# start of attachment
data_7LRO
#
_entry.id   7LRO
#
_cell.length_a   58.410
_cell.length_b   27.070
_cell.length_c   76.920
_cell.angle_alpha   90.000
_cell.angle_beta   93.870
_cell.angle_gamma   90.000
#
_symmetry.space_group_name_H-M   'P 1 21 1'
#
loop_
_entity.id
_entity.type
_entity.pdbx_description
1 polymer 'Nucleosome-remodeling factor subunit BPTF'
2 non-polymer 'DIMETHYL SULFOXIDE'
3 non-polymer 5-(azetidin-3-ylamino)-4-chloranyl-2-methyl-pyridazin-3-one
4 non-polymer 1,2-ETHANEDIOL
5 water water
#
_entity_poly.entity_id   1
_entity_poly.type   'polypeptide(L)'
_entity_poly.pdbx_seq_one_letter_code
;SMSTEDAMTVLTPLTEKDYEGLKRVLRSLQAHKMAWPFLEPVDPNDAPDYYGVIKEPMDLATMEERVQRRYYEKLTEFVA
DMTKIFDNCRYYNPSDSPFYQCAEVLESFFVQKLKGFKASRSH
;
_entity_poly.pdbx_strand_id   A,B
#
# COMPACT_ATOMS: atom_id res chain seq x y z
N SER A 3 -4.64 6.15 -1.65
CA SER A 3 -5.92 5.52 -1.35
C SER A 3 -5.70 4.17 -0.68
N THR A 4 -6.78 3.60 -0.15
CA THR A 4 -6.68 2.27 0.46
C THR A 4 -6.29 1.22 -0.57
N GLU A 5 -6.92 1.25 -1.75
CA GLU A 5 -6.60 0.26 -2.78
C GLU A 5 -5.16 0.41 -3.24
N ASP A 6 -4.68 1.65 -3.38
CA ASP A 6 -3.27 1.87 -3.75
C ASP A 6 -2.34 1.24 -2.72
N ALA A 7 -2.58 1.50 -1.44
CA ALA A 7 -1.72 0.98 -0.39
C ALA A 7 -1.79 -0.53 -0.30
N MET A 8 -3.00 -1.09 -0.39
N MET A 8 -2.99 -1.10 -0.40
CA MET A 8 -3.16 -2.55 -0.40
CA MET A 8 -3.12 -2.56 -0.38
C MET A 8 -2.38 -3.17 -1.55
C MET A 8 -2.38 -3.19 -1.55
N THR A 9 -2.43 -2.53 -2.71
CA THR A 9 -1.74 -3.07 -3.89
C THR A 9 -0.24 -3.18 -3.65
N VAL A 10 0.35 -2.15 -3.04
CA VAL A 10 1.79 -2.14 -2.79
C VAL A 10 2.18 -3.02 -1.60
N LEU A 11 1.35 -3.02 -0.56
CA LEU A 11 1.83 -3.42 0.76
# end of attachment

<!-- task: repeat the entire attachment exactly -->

data_7LRO
#
_entry.id   7LRO
#
_cell.length_a   58.410
_cell.length_b   27.070
_cell.length_c   76.920
_cell.angle_alpha   90.000
_cell.angle_beta   93.870
_cell.angle_gamma   90.000
#
_symmetry.space_group_name_H-M   'P 1 21 1'
#
loop_
_entity.id
_entity.type
_entity.pdbx_description
1 polymer 'Nucleosome-remodeling factor subunit BPTF'
2 non-polymer 'DIMETHYL SULFOXIDE'
3 non-polymer 5-(azetidin-3-ylamino)-4-chloranyl-2-methyl-pyridazin-3-one
4 non-polymer 1,2-ETHANEDIOL
5 water water
#
_entity_poly.entity_id   1
_entity_poly.type   'polypeptide(L)'
_entity_poly.pdbx_seq_one_letter_code
;SMSTEDAMTVLTPLTEKDYEGLKRVLRSLQAHKMAWPFLEPVDPNDAPDYYGVIKEPMDLATMEERVQRRYYEKLTEFVA
DMTKIFDNCRYYNPSDSPFYQCAEVLESFFVQKLKGFKASRSH
;
_entity_poly.pdbx_strand_id   A,B
#
# COMPACT_ATOMS: atom_id res chain seq x y z
N SER A 3 -4.64 6.15 -1.65
CA SER A 3 -5.92 5.52 -1.35
C SER A 3 -5.70 4.17 -0.68
N THR A 4 -6.78 3.60 -0.15
CA THR A 4 -6.68 2.27 0.46
C THR A 4 -6.29 1.22 -0.57
N GLU A 5 -6.92 1.25 -1.75
CA GLU A 5 -6.60 0.26 -2.78
C GLU A 5 -5.16 0.41 -3.24
N ASP A 6 -4.68 1.65 -3.38
CA ASP A 6 -3.27 1.87 -3.75
C ASP A 6 -2.34 1.24 -2.72
N ALA A 7 -2.58 1.50 -1.44
CA ALA A 7 -1.72 0.98 -0.39
C ALA A 7 -1.79 -0.53 -0.30
N MET A 8 -3.00 -1.09 -0.39
N MET A 8 -2.99 -1.10 -0.40
CA MET A 8 -3.16 -2.55 -0.40
CA MET A 8 -3.12 -2.56 -0.38
C MET A 8 -2.38 -3.17 -1.55
C MET A 8 -2.38 -3.19 -1.55
N THR A 9 -2.43 -2.53 -2.71
CA THR A 9 -1.74 -3.07 -3.89
C THR A 9 -0.24 -3.18 -3.65
N VAL A 10 0.35 -2.15 -3.04
CA VAL A 10 1.79 -2.14 -2.79
C VAL A 10 2.18 -3.02 -1.60
N LEU A 11 1.35 -3.02 -0.56
CA LEU A 11 1.83 -3.42 0.76